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An Ouch in Your Slouch!

An Ouch in Your Slouch!

Although experts say that one's posture is psychological, an expression of your attitude towards the world, slouching is a posture problem which generally affects appearance and health. Chronic pain, digestive problems, decrease in mental performance and other health problems are common concerns related to improper posture.

Here is a list of health problems which will make you aware of the risks of having a bad posture.

Increase in Blood Pressure: Slouching can trigger high blood pressure because there is a link between neck muscles and the area of the brain that helps regulate blood pressure. If the neck muscles become damaged or pressured through bad posture, this could trigger problems with blood pressure, suggests Professor Jim Deuchars, a neuro-scientist at the University of Leeds. He adds that this might explain why some people who suffer from whiplash injuries notice a chance in their blood pressure- sometimes higher and sometimes lower.

Heartburn: When you slouch for a long period, there could be a shift in your body's centre of gravity. Slouching makes your pelvis tip forward, and makes your stomach and digestive organs shift forward too. The sphincter muscle in the esophagus that stops the digestive acids from the stomach to re-enter the esophagus becomes ineffective in stopping acid reflux, thus causing heartburn.

Headaches: When you slouch for an extended period of time, your neck and chin automatically come forward to compensate for the change in posture. You would have noticed this when you sit in front of the computer for extended periods of time. Tension develops at the base of the skull, which pinches the trigeminal nerve that leads to a headache, starting from the base of the skull and thereby shoots upwards towards the forehead.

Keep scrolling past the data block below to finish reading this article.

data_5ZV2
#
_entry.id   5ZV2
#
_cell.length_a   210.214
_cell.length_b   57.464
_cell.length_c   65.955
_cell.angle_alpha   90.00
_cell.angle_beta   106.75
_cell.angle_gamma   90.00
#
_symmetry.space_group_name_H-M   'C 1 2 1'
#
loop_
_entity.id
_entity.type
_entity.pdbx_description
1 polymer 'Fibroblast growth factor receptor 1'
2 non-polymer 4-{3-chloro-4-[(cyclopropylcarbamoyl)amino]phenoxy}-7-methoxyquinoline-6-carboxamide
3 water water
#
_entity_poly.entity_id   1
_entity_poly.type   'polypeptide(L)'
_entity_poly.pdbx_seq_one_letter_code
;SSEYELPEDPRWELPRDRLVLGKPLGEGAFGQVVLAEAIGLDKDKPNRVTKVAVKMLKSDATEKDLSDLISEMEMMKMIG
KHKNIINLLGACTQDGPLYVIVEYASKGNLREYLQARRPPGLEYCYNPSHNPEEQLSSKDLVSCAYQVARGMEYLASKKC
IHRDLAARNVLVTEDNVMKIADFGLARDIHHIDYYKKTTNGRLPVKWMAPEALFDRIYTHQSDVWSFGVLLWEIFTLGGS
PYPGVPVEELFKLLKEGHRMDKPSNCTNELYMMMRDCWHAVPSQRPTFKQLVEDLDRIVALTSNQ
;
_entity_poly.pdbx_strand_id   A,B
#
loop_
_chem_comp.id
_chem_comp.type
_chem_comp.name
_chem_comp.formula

Bloated Feeling: Slouching puts pressure on the abdomen, leaving you feeling bloated even if you have eaten in normal portions. Dr Michael Mendall, a gastroenterologist at Croydon University Hospital, says stooping can make feelings of bloatedness worse because it squashes the abdomen - so after a big meal, sit up straight to avoid discomfort.

Piddling: Slouching exerts more weight on your bladder and pelvic muscles. People who slouch may suffer from leaks whenever they sneeze, laugh or cough. On the other hand, when you sit up straight, more of the pelvic floor muscles are engaged, which in turn supports the bladder muscles.

Remember that no matter what your age is, there is a lot that you can do to improve your posture. The process is reversible if detected early before permanent changes have taken place!

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